BSDs are Unix operating systems available under the Berkeley Software Distribution license. They look a lot like Linux distributions because they use the same desktop environments and they work similarly to Linux in most cases.
In the recent past, most of the popular BSDs used Gnome 2 as their default DE maintaining it for as much as they could, avoiding the leap to Gnome 3 and the Shell. Now that Gnome has reached version 3.8 and thus an undeniable point of maturity, it is time to check BSD’s and see what their plans are.
FreeBSD which is the most popular of all BSDs is used by companies, Internet Service Providers, researchers, computer professionals, students and home users all over the world in their work, education and recreation. FreeBSD comes with over 20,000 packages (pre-compiled software that is bundled for easy installation), covering a wide range of areas: from server software, databases and web servers, to desktop software, games, web browsers and business software – all free and easy to install.
The latest stable version still uses Gnome 2, and sadly enough the currently under development version 10 still isn’t making the leap. All other DE’s are available on their latest versions except for Gnome. A port is on the works though and while there is still much work left to be done and many users complain about build errors, some of them have managed to run GS on FreeBSD.
Gnome Shell running on FreeBSD 9.0
PC-BSD which is the second most popular BSD system according to DistroWatch.com is actually based on FreeBSD so whatever Gnome related we previously said apply for it too. There is a way to get GS running on it.
This system provides a graphical installation to enable even UNIX novices to easily install and get it running and also a graphical software installation program makes installing pre-built software, known as Push Button Installers (PBI), as easy as other popular operating systems. It is basically a more user-friendly version of FreeBSD.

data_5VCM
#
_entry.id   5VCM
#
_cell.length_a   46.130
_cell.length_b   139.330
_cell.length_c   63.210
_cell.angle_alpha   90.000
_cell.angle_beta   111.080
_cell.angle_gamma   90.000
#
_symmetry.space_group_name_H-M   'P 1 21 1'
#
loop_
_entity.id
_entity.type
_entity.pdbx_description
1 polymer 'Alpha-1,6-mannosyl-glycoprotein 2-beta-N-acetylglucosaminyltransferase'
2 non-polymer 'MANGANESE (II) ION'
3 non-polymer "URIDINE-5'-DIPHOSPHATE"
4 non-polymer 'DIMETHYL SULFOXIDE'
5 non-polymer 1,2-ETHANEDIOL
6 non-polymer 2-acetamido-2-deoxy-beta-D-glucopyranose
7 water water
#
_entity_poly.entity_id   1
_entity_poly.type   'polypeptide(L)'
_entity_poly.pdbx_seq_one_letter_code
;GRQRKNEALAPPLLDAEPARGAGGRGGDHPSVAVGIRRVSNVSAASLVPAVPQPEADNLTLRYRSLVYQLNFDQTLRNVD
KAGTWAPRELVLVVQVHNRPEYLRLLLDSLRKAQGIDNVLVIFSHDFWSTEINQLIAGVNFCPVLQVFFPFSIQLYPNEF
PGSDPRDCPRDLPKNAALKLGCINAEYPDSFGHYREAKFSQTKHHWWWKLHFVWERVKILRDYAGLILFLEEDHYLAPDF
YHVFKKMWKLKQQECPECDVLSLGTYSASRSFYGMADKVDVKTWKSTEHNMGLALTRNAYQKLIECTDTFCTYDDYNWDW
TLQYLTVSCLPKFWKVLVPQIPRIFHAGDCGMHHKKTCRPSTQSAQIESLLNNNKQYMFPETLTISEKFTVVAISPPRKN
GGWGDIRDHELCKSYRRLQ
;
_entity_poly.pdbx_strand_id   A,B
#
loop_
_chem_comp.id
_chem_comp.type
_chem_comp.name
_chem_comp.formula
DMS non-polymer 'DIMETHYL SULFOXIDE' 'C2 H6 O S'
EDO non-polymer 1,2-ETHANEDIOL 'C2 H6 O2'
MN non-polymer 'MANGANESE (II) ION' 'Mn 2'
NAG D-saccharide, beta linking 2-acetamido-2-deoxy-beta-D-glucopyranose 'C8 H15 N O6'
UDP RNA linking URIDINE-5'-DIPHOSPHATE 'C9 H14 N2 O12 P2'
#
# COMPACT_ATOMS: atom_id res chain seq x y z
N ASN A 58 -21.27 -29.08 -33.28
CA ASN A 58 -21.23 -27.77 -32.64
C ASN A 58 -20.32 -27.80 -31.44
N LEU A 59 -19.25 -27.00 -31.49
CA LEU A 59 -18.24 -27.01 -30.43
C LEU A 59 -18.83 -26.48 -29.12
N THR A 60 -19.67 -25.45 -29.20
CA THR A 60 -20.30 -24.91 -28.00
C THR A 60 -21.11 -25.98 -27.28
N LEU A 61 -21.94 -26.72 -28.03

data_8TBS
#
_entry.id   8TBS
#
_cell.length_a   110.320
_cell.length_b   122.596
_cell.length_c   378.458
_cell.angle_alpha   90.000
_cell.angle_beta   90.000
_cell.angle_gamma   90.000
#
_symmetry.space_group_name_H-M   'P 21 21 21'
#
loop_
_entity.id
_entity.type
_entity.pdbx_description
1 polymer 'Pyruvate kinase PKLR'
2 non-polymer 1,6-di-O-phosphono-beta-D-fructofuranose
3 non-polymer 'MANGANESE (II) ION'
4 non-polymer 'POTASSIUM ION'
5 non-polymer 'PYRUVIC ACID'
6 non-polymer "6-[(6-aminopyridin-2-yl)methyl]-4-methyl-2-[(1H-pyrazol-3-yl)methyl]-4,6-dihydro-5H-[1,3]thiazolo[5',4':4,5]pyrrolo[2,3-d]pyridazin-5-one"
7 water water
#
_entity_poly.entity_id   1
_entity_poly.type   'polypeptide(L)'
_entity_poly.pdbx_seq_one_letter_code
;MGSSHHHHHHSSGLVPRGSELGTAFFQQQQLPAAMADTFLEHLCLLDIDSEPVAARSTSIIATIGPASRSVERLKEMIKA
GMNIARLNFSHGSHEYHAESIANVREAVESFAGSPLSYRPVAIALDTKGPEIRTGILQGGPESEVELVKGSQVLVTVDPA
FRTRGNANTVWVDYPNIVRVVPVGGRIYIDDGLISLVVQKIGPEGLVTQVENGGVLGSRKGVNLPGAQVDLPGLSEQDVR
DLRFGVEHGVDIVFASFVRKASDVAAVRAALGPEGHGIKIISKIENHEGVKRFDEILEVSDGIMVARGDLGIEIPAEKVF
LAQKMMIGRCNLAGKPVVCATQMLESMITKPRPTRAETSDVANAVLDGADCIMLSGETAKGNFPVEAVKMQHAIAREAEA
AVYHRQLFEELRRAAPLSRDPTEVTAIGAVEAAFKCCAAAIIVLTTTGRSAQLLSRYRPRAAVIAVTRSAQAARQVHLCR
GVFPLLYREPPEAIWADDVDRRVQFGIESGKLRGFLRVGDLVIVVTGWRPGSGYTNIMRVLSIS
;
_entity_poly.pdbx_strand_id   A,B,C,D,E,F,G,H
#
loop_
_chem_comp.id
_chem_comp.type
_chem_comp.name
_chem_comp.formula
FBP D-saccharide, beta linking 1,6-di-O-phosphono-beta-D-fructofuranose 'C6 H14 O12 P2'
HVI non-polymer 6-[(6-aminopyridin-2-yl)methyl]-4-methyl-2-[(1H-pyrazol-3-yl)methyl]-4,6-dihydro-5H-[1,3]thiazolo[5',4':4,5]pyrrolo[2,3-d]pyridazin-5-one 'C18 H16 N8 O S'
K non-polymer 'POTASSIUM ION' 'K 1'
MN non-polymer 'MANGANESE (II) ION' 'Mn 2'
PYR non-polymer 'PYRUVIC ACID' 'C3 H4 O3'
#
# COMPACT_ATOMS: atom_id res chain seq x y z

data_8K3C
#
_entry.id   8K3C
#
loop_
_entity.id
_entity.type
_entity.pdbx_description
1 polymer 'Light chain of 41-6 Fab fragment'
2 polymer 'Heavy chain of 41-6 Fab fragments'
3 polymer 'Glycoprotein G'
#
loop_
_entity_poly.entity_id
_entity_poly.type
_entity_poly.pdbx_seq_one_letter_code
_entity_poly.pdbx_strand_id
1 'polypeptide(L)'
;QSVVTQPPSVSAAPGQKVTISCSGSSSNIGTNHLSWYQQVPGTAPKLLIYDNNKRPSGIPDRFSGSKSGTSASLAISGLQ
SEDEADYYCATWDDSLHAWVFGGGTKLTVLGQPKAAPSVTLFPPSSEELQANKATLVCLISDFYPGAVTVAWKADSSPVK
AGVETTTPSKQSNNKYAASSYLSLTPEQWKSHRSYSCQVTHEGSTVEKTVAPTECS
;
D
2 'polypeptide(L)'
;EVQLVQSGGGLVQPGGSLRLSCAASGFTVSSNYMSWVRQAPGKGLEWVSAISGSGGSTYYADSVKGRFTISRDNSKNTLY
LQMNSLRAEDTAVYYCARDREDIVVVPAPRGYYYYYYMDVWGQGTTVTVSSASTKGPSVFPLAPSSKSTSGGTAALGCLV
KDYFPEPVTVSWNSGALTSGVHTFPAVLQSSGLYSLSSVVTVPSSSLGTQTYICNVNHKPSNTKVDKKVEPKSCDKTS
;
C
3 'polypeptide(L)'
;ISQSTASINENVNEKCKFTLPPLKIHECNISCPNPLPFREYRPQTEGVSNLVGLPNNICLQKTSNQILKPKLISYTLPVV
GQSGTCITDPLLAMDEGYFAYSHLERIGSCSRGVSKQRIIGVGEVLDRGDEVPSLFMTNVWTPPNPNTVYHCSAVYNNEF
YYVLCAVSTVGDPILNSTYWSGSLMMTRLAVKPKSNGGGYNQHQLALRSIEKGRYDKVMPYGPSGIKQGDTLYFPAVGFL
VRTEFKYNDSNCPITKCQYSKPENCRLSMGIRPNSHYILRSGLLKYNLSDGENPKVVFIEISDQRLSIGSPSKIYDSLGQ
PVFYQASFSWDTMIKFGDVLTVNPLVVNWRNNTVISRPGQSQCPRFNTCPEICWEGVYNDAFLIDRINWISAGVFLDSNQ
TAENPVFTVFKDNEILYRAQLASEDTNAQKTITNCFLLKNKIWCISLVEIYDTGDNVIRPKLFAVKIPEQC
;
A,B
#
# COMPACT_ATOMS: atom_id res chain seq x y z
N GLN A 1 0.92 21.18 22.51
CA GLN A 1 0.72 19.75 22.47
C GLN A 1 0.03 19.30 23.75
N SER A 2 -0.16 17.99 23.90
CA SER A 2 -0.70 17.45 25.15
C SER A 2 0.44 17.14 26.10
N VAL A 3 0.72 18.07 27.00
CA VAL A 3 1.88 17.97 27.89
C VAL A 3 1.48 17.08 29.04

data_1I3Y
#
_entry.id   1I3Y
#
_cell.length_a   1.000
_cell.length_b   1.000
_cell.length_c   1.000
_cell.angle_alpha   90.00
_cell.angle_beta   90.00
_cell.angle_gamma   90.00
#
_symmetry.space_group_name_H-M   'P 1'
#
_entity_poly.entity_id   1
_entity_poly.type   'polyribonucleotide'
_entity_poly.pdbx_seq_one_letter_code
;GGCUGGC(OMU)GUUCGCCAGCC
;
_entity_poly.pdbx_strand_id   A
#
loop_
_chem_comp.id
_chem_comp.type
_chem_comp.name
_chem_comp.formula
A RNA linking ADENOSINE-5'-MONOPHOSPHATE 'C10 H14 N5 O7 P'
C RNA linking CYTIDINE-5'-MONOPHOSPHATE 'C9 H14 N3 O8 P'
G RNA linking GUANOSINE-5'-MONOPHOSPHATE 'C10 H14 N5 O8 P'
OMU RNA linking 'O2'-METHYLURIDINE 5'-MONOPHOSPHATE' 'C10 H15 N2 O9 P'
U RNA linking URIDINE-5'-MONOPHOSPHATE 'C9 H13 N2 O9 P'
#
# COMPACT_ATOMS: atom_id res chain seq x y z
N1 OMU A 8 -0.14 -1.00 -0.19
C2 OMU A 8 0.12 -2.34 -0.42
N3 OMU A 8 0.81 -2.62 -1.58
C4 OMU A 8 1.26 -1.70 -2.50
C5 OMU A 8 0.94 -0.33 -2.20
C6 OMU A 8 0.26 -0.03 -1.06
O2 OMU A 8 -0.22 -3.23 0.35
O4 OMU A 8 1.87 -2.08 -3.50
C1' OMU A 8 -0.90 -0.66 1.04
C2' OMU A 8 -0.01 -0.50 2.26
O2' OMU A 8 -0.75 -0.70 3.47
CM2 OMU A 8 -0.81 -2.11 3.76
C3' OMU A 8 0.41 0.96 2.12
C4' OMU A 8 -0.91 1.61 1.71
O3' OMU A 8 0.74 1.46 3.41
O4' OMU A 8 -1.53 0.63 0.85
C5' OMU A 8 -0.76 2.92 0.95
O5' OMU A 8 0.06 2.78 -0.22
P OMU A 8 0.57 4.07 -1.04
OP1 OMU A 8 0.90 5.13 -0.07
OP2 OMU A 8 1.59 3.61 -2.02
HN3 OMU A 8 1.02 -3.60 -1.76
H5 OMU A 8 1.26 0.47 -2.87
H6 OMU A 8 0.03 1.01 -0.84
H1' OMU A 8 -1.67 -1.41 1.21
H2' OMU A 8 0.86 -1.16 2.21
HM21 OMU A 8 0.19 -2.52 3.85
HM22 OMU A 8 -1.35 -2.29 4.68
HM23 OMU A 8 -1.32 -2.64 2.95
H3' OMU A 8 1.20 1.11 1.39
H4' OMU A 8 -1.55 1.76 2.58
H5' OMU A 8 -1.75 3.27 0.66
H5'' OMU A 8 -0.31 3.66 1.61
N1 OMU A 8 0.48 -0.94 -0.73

GhostBSD is another user-friendly, GNOME-based FreeBSD distribution in the form of an installable live CD. Besides developing the live CD, the project’s other goal is to improve the GNOME desktop experience on a FreeBSD system, but it seems that this (official) goal doesn’t include proceeding with Gnome 3.
Apparently, the latest stable release that is version 3 is the last one that will be using Gnome (which is version 2 at the time). Future versions will be offering the MATE desktop environment as the default choice. What a technological setback for the users of this system…
NetBSD is a free, secure, and highly portable UNIX-like Open Source operating system available for many platforms, from 64-bit AlphaServers and desktop systems to handheld and embedded devices. Its clean design and advanced features make it excellent in both production and research environments, and it is user-supported with complete source. Many applications are easily available through The NetBSD Packages Collection.
Currently NetBSD is using Gnome 2.30 and there is no sign of this changing any time soon. Characteristically, I talked with an important NetBSD developer after the release of GS 3.6 and he told me that he “almost never used Gnome Shell in his life”.
OpenBSD that is the 5th most popular BSD system out there, is actually the only one that offers Gnome Shell as an option for its users, and has been offering our favorite desktop environment since version 3.4. The latest release of the “pufferfish” includes Gnome Shell 3.6.2 and while not latest, it is certainly showing the logic of development for this system that will get the latest on the next 5.4 version apparently.
As a general conclusion I can say that the Gnome Shell under BSD situation is currently hopeless. While there is a hope for the future with FreeBSD finally taking the leap to Gnome 3 (and many popular derivatives following), this point still seems to be far from now.
Kudos to the OpenBSD developers who decided to get out of the conservative nature that characterizes the BSD community in general and ride the wave of evolution. I can only hope that the rest will follow accordingly soon…